OSWEGO – As our 2016 season wraps up, Fulton Amateur Radio Club would like to thank everyone who participated in our Field Day 2016 event.
We managed to come together, get set up, get on the air and make contacts!
The band conditions were challenging, but all in all, we had a good time.
We want to express our deepest thanks to the Fort Ontario at Oswego and director Paul Lear for hosting this event at this wonderful location.
We would also like to thank everyone who worked throughout the year in planning and to everyone who helped with set up, ensuring we had coverage for the area for our field day event, helped take everything down and get it back to multiple locations for storage.
The FARC thanks all politicians, news media and community for their support of this event.
We hope to see you all again next year, June 2017.
Our group would like to give a big thanks to the Mexico Boy Scout Troop 825 for the use of its Chuck Wagon Trailer.
This trailer assisted us making this another great year for food.
Thanks to Lynn and Tim DeMarais and Eagle Scout Jerred DeMarais for showing us the fastest set up of a food area that any of us had ever seen.
This gave us grills and all the equipment needed for cooking faster this year.
And thank you to Paul and Julia Hopman for making the breakfast on Sunday morning the best ever.
Field Day is an annual amateur radio exercise encouraging emergency communications preparedness among amateur radio operators.
In the United States, it is typically the largest single emergency preparedness exercise in the country, with more than 30,000 operators participating each year.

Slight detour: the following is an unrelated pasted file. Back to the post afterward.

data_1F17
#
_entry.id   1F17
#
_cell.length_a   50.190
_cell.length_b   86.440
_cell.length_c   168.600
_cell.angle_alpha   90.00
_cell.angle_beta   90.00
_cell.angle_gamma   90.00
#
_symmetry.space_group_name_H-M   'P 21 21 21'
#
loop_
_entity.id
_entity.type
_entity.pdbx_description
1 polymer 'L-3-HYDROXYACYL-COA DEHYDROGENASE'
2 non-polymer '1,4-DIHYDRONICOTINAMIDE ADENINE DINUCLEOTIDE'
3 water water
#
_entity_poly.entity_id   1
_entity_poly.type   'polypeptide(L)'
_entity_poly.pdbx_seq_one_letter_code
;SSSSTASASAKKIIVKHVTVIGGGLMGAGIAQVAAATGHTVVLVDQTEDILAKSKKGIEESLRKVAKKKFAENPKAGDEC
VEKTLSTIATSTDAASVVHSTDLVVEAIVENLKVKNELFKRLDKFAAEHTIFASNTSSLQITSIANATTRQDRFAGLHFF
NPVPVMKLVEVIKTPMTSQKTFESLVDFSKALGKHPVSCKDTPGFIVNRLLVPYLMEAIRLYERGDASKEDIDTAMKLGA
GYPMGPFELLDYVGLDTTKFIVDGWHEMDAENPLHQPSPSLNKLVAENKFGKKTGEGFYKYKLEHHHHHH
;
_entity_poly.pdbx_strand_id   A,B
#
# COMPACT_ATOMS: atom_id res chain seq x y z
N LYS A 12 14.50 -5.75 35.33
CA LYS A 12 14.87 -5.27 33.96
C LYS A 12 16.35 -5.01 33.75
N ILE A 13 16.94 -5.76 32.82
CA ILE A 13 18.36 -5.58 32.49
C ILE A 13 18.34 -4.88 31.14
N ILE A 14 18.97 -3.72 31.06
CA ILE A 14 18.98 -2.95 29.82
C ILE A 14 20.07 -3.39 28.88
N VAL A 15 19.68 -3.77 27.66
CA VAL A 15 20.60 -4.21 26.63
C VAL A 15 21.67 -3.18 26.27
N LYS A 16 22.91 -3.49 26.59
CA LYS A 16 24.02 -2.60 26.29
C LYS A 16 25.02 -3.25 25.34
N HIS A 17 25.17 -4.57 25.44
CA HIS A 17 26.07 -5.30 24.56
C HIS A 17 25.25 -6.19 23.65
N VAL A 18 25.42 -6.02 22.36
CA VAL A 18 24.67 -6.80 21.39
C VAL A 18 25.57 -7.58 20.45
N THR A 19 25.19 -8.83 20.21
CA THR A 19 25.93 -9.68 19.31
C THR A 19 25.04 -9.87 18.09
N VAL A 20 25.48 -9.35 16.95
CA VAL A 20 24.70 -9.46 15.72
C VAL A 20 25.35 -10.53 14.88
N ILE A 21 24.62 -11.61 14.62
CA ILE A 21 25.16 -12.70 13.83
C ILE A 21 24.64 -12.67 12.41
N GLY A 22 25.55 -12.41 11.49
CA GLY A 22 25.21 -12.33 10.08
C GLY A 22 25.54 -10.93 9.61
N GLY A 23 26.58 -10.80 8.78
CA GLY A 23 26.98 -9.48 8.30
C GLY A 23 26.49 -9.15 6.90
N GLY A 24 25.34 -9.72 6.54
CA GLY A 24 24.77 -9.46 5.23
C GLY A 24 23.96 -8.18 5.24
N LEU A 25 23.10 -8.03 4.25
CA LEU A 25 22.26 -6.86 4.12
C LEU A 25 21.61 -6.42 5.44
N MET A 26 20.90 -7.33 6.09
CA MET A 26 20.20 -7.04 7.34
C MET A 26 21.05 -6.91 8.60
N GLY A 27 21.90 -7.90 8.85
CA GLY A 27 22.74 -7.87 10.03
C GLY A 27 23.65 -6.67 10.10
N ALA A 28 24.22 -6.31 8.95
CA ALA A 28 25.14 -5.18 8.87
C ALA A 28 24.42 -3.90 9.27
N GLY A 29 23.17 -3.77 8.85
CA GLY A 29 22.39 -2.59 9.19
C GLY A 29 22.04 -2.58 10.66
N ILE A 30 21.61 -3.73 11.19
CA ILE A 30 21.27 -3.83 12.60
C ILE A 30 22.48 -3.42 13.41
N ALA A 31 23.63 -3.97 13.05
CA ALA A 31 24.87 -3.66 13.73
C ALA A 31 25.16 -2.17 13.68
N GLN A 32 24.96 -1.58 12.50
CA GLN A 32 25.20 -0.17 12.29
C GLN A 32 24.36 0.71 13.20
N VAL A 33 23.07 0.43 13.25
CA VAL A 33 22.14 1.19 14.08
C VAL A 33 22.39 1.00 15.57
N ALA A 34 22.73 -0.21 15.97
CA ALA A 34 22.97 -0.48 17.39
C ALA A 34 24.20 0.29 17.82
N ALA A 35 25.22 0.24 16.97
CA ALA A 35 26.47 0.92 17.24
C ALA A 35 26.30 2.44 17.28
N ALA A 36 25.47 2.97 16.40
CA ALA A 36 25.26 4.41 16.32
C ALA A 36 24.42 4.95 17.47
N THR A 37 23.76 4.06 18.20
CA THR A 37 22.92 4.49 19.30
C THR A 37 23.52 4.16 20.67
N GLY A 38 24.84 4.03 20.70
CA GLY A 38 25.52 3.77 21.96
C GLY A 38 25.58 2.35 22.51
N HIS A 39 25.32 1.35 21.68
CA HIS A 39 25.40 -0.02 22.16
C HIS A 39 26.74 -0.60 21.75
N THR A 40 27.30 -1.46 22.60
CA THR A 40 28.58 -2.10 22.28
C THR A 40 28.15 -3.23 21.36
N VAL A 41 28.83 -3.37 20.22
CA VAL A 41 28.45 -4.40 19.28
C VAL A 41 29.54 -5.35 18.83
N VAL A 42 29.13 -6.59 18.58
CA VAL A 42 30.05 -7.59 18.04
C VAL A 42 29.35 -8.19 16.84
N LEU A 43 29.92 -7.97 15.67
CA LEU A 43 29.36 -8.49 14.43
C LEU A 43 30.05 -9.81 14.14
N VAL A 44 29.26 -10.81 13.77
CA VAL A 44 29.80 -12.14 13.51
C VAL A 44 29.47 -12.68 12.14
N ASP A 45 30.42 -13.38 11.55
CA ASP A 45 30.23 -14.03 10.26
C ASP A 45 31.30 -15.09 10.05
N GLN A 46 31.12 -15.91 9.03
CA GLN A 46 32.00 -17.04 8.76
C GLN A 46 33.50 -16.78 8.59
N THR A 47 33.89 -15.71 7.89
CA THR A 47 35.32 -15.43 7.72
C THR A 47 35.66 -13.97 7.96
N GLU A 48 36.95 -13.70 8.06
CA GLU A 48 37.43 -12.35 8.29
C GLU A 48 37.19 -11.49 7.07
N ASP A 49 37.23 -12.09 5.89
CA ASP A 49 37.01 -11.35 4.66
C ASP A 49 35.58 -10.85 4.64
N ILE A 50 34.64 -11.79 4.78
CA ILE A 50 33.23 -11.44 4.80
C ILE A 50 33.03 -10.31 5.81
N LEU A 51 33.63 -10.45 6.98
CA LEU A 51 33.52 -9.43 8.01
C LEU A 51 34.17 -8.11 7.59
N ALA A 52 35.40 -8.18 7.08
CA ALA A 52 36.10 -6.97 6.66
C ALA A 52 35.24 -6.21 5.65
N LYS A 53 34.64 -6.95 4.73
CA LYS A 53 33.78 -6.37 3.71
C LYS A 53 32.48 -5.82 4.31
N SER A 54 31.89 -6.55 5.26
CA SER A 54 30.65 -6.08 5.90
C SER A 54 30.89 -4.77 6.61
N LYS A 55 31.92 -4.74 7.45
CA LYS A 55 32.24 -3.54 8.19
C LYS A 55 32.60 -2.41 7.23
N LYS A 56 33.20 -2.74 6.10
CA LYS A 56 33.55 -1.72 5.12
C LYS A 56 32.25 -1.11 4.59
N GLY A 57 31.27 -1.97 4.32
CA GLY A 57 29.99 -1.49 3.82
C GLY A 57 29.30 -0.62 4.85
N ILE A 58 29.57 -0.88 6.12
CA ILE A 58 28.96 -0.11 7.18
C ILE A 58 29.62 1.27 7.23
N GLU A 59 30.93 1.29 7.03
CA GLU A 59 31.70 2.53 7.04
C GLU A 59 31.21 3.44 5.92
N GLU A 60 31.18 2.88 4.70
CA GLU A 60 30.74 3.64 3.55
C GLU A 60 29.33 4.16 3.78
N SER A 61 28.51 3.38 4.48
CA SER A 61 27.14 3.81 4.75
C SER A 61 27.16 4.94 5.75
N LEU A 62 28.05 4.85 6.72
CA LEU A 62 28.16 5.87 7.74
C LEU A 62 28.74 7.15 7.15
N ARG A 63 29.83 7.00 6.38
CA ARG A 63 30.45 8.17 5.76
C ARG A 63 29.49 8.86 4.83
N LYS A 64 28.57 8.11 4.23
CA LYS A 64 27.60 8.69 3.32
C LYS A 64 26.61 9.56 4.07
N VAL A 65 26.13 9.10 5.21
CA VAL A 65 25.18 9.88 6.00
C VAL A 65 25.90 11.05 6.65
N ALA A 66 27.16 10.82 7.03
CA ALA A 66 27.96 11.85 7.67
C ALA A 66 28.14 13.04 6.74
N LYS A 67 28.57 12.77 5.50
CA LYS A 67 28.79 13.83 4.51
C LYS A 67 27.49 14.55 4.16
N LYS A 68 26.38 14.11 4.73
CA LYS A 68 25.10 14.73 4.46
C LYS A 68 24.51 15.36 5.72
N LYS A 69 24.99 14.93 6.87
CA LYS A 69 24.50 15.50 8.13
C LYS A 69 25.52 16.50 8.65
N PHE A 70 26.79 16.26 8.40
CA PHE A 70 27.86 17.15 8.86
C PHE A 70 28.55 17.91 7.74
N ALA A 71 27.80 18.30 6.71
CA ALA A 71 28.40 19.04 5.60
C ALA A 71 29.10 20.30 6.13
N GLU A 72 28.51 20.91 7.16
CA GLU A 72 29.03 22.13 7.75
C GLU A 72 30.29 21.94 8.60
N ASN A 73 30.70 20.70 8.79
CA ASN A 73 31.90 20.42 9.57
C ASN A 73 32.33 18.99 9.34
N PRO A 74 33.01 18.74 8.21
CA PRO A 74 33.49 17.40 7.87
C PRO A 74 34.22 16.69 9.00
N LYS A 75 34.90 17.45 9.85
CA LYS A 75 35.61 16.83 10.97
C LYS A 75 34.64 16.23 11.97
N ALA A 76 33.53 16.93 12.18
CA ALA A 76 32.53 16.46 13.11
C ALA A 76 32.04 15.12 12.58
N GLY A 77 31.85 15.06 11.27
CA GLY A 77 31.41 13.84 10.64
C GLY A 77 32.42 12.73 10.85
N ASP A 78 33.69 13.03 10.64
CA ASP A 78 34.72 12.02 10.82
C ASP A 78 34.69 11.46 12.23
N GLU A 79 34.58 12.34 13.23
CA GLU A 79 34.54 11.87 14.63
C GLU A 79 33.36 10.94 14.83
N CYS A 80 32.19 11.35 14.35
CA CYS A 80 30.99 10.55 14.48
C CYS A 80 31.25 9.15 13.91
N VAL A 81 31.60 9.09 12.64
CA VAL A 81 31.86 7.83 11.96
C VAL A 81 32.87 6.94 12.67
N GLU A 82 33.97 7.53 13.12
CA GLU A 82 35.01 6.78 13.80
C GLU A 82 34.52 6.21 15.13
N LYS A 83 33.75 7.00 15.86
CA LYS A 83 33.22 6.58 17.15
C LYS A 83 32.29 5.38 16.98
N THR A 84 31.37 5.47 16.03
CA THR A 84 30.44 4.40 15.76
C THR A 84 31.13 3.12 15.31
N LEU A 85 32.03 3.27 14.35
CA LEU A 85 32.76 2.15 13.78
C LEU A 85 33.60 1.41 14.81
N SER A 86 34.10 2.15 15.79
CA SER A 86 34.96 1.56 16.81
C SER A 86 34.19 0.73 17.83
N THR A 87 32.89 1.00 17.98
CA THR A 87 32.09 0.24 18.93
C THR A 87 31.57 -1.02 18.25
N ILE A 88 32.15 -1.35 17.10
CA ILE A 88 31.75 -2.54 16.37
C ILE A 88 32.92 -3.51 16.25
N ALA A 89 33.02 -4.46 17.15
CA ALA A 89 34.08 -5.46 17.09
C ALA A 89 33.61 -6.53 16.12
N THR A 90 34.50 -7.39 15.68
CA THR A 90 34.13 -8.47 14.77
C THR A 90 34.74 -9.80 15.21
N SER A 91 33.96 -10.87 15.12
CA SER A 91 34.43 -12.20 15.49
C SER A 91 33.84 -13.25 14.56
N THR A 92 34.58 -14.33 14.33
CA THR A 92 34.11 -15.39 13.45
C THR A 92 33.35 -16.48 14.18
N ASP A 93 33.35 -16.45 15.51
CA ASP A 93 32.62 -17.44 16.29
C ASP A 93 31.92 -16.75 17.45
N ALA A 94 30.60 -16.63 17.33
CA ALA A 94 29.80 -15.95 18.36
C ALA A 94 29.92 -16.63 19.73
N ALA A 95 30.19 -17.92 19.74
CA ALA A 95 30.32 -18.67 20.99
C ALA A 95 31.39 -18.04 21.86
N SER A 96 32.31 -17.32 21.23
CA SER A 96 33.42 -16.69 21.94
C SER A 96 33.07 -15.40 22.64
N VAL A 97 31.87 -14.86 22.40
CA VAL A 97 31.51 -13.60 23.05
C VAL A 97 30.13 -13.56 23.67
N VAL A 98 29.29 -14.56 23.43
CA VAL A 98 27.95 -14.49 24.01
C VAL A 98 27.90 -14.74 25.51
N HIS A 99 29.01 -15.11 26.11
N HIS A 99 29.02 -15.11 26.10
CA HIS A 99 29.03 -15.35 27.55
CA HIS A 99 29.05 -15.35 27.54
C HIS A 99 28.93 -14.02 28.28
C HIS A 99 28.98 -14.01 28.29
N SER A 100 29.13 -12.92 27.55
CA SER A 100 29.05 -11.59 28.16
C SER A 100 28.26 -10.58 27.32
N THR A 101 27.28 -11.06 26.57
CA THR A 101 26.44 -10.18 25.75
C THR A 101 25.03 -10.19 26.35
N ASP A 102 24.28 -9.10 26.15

Since the first ARRL Field Day in 1933, radio amateurs throughout North America have practiced the rapid deployment of radio communications equipment in environments ranging from operations under tents in remote areas to operations inside Emergency Operations Centers.
Operations using emergency and alternative power sources are highly encouraged, since electricity and other public infrastructures are often among the first to fail during a natural disaster or severe weather.
We are a very active local amateur radio club.
We’re not hard core field day operators, yet the club’s been involved with setting up field day stations for many years.
So you’d think we’d know a thing or two about doing it right.
We do not say that we do the best job, nor make the most contacts. But what we are good at is getting out, demonstrating amateur radio and having a great time.
This year’s field day was no exception.
And that’s what the field day adventure should be all about.
This year, our field day chair was Mike Regan, KD2DVC.
For the first time, the group was able to set up the stations on the east side of Fort Ontario. Equipment set up was pretty straightforward. We set up the antenna on the ramparts and the trailers on the east side of the fort.
Conditions this year were challenging but effective.
We were able to obtain and drill on the Oswego County Emergency Communication trailer and equipment.
This gives our Oswego County Emergency Communicators(RACES) group the opportunity to perform its annual drill of its ability to set up and communicate in the event of a disaster in the community.
This yearly event/drill demonstrated the capability of this group to establish the communication links needed in an emergency with speediness and efficiency.